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Despite widespread public interest and information as well as diagnostic tools and therapies, there remains significant disparities in the course of treatment for people depression. All too often, the disparity appears to be race based.
Lead author of the study, Ayse Akincigil, an assistant professor in Rutgers’ School of Social work , and colleagues found that African Americans were significantly less likely to get a depression diagnosis than whites. Furthermore, for those diagnosed with depression, they were less likely to get treatment.
“Vigorous clinical an public health initiatives are needed to address this persisting disparity in care,” said Akincigil.
As many as 6.6% of older Americans experience a major depression episode each year. “If untreated or undertreated, depression can significantly diminish quality of life,” she pointed out. Depression complicates other ailments as well including congestive heart failure, diabetes, arthritis and dementia.
“Are there cultural differences or systemic differences regarding health care quality and access for treatment of depression?” Akincigil asked. “If African Americans prefer psychotherapy over drugs, then accessing therapists for treatment in poorer neighborhoods is a lot more difficult than it is for whites, who generally have higher incomes and live in neighborhoods more likely for therapists and doctors to be located. Whites use more antidepressants than African Americans. We presume they have better access to doctors and pharmacies, and more money to spend on drugs.”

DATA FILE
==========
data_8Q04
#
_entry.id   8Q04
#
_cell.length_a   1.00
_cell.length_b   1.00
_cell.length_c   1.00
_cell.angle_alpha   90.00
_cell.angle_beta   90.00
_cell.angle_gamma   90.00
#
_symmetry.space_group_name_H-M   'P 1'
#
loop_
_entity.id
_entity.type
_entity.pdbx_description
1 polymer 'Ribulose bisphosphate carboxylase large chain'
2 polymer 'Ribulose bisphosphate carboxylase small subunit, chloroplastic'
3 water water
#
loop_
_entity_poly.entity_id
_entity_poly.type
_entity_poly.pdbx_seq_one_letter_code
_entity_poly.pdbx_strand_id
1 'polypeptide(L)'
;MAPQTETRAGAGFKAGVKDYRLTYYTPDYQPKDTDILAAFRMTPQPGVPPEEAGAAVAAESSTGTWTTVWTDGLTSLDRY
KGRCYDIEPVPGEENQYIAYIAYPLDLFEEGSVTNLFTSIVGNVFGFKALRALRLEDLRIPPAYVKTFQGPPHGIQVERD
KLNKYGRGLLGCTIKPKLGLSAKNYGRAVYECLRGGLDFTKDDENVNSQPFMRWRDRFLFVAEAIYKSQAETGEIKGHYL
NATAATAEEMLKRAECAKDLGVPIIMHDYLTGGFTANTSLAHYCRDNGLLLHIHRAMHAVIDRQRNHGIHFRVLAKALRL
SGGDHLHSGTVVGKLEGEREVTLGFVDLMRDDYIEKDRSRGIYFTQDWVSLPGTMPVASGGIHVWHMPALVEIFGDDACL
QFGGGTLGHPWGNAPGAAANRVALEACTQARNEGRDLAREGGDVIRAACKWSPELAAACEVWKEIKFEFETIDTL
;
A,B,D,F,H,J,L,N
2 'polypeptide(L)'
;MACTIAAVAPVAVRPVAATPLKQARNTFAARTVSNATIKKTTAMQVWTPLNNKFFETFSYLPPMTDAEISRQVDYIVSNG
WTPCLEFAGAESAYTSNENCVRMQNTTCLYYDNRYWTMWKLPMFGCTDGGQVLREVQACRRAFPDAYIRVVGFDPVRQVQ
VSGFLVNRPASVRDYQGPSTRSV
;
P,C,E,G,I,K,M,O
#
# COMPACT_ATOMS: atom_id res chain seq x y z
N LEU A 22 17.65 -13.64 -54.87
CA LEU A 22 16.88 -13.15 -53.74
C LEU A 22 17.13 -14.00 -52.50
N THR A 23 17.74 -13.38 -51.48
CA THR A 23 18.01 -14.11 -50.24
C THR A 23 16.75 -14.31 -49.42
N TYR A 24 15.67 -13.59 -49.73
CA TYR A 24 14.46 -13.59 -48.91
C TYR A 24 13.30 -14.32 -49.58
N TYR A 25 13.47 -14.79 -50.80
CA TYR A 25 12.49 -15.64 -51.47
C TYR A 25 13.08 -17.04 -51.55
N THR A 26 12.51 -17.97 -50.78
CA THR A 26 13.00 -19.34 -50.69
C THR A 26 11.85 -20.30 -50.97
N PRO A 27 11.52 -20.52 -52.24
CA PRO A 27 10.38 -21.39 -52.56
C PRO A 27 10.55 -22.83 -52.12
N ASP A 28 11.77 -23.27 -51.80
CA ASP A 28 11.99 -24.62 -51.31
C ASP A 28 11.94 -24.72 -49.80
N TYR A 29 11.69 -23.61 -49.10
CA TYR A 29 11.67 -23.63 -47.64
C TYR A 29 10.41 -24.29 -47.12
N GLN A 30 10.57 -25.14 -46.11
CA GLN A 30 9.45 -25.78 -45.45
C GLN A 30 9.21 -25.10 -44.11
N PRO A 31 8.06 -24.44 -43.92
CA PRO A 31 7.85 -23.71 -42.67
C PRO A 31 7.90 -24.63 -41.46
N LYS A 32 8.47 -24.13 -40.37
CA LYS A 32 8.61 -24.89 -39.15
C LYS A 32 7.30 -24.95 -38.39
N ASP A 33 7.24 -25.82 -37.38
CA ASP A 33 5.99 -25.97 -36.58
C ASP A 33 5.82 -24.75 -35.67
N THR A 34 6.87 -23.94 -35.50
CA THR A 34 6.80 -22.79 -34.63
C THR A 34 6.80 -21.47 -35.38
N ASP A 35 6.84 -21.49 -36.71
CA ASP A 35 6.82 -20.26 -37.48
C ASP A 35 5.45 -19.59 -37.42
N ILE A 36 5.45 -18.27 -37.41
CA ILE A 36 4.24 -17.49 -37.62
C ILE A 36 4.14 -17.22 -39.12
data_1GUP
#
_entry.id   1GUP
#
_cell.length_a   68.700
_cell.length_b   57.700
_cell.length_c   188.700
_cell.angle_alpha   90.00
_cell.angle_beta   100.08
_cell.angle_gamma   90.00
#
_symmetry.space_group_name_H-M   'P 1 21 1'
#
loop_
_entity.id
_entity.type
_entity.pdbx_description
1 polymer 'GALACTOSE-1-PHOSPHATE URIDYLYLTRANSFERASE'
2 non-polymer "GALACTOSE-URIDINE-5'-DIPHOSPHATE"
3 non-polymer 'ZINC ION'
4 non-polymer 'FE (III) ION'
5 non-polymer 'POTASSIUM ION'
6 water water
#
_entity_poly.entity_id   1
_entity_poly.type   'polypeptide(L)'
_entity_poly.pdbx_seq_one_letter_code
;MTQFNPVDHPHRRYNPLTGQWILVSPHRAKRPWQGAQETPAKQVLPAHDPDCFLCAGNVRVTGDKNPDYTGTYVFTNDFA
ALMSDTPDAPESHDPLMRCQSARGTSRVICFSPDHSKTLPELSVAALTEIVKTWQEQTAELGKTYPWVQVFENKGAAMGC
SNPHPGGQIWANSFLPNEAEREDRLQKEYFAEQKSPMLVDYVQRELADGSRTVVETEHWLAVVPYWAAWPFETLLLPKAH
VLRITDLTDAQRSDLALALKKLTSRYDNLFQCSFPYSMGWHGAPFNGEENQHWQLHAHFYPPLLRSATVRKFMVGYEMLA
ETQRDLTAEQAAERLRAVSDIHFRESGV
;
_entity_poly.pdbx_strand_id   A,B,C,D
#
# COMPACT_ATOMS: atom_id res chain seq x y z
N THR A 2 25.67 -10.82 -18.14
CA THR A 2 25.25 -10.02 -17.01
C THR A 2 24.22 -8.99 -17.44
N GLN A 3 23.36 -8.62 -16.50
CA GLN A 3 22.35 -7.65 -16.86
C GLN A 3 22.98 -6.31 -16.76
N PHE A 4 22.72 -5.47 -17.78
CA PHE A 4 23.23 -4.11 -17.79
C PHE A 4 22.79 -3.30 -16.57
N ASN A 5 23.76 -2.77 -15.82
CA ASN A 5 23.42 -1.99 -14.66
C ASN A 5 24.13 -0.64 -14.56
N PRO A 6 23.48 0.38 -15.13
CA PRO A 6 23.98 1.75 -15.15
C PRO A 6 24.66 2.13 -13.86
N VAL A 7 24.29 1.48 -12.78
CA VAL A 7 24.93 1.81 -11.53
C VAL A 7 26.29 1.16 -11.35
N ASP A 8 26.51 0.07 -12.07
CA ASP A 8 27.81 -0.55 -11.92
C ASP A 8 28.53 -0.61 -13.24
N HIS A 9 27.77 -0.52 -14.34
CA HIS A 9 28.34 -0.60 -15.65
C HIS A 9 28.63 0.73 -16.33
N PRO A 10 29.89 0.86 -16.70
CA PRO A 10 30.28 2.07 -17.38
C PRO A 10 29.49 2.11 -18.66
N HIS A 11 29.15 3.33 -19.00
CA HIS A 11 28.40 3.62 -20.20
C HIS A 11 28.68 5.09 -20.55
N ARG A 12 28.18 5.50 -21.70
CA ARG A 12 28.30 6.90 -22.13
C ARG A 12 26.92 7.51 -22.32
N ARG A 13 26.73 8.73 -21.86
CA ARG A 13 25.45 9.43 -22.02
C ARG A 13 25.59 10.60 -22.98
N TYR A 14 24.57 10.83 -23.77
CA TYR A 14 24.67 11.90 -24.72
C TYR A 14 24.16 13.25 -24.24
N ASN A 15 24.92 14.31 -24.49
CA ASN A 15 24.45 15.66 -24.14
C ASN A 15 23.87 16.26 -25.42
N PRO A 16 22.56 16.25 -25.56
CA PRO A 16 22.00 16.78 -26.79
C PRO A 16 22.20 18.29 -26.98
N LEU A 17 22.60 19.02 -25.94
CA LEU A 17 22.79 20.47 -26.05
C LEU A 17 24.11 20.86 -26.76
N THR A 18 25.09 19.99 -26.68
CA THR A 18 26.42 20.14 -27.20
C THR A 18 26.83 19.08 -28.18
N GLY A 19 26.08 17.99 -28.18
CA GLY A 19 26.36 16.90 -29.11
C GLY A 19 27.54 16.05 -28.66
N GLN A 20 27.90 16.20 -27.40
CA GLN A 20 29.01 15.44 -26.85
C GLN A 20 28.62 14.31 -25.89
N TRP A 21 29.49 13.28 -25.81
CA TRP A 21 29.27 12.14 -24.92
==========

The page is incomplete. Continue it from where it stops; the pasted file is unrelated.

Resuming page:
There are definitely differences in help-seeking patterns between races. Blacks will most often approach pastors or lay counselors, whereas whites see their family doctor. Many African Americans pointed to stigma, shame and denial as reasons for not seeking or following through on treatment. Additionally, African Americans report a greater distrust of doctors than non-Hispanic whites.
Source: American Journal of Public Health, MedicalNewsToday
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